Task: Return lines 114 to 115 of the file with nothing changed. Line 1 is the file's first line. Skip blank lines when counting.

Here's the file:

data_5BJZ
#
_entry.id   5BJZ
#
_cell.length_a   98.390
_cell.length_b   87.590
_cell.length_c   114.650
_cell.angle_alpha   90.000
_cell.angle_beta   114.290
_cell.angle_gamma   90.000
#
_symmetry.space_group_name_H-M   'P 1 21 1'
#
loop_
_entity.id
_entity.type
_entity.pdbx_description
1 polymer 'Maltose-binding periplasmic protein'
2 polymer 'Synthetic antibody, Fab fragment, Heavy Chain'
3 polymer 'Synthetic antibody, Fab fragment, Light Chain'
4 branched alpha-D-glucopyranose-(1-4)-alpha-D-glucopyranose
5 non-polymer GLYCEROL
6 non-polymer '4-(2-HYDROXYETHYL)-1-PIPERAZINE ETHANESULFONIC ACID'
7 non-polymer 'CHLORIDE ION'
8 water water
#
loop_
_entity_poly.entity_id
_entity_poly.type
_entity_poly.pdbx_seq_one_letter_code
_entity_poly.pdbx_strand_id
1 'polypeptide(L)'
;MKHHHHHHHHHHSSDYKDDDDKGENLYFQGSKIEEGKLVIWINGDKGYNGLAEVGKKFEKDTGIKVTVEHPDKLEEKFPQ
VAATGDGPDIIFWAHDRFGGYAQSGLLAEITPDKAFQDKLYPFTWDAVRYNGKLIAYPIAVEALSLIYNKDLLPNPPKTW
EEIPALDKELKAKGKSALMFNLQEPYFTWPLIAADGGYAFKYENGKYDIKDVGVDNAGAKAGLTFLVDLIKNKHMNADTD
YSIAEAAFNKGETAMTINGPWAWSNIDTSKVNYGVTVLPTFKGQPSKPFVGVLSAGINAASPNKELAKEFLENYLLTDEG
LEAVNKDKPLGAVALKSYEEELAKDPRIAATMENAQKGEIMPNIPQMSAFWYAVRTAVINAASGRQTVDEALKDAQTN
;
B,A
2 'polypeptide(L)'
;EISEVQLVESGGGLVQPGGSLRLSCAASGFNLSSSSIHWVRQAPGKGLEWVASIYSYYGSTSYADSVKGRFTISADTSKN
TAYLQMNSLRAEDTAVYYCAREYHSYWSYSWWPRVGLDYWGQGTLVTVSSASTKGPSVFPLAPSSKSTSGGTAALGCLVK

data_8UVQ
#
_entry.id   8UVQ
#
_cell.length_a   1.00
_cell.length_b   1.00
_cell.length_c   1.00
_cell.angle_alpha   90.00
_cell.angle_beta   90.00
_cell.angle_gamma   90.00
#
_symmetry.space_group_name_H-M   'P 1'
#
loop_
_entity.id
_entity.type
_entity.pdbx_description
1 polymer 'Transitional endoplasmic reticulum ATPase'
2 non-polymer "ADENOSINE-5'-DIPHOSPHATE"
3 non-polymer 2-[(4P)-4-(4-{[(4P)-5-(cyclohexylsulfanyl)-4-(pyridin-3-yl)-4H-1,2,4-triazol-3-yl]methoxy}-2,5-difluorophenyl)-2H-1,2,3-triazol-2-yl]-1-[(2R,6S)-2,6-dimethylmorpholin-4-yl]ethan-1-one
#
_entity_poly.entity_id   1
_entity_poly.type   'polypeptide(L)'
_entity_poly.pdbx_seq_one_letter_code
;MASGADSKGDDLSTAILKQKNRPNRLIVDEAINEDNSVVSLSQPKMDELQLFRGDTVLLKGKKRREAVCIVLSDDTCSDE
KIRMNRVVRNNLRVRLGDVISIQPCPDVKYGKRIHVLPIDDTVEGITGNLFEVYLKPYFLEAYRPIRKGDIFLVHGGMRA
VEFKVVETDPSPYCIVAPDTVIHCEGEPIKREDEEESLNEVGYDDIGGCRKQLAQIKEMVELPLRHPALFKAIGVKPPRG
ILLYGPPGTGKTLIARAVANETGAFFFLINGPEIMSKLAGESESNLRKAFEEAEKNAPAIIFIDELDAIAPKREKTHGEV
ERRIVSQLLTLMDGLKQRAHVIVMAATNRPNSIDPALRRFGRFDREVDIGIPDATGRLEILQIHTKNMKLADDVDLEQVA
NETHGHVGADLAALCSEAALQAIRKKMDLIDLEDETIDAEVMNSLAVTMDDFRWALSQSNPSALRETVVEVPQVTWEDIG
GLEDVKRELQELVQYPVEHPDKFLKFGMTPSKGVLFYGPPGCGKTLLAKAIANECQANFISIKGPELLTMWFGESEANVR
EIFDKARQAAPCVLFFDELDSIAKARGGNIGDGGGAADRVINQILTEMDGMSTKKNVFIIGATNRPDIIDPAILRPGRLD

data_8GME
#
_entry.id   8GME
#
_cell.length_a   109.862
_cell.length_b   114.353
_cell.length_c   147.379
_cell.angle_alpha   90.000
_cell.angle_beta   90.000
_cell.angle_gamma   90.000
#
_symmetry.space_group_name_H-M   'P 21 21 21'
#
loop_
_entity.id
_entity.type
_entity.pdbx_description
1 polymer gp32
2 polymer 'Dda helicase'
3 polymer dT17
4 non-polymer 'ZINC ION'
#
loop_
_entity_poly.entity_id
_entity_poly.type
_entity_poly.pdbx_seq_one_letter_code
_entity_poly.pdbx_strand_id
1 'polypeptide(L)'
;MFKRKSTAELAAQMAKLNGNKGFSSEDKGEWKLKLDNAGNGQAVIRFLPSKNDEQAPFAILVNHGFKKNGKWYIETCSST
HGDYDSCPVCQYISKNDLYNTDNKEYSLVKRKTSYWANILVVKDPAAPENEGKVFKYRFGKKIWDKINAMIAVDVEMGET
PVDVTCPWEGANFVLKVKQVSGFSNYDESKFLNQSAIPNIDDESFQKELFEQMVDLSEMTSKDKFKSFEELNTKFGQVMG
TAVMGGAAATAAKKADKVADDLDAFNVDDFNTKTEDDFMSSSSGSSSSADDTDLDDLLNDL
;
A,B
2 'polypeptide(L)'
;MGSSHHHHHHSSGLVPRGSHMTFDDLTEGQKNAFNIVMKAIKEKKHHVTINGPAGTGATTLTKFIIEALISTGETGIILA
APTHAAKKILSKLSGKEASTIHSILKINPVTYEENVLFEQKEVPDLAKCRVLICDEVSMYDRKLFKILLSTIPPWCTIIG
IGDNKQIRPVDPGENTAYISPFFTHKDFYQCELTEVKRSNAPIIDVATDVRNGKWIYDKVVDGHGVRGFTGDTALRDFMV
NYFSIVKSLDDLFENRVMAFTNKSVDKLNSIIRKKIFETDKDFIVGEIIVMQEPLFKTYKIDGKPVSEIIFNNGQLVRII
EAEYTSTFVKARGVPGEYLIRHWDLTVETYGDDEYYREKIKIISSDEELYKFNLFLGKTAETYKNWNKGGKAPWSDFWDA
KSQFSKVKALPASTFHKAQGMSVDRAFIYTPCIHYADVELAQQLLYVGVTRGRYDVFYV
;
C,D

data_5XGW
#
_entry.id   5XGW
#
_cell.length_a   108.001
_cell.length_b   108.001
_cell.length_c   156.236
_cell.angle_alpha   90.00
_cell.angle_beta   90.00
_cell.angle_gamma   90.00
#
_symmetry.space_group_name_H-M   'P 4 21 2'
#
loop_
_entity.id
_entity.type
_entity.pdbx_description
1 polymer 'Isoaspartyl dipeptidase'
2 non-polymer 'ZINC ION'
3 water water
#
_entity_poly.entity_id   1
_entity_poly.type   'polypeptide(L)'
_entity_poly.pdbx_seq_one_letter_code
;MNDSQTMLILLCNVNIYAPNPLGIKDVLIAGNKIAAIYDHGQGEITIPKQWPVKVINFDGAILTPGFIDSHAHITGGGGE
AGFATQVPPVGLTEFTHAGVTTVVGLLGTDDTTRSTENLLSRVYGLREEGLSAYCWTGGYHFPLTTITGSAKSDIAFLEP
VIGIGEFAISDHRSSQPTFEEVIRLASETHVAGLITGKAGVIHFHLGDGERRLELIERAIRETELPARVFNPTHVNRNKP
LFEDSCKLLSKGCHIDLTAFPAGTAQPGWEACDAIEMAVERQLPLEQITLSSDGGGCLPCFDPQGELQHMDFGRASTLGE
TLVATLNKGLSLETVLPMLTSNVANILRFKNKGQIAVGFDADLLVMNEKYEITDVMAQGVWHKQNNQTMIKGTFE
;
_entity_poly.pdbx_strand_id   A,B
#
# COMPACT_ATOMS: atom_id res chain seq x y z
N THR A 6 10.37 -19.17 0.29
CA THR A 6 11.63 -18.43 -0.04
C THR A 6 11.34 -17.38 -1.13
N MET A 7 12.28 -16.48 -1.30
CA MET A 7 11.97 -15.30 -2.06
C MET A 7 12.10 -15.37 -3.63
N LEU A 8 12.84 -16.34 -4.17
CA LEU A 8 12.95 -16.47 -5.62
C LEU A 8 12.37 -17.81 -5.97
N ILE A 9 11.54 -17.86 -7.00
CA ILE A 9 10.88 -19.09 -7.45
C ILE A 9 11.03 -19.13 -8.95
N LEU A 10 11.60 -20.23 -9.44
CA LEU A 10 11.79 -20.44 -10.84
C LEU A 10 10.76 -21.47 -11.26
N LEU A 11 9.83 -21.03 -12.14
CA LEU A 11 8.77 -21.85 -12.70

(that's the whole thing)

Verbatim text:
EAEYTSTFVKARGVPGEYLIRHWDLTVETYGDDEYYREKIKIISSDEELYKFNLFLGKTAETYKNWNKGGKAPWSDFWDA
KSQFSKVKALPASTFHKAQGMSVDRAFIYTPCIHYADVELAQQLLYVGVTRGRYDVFYV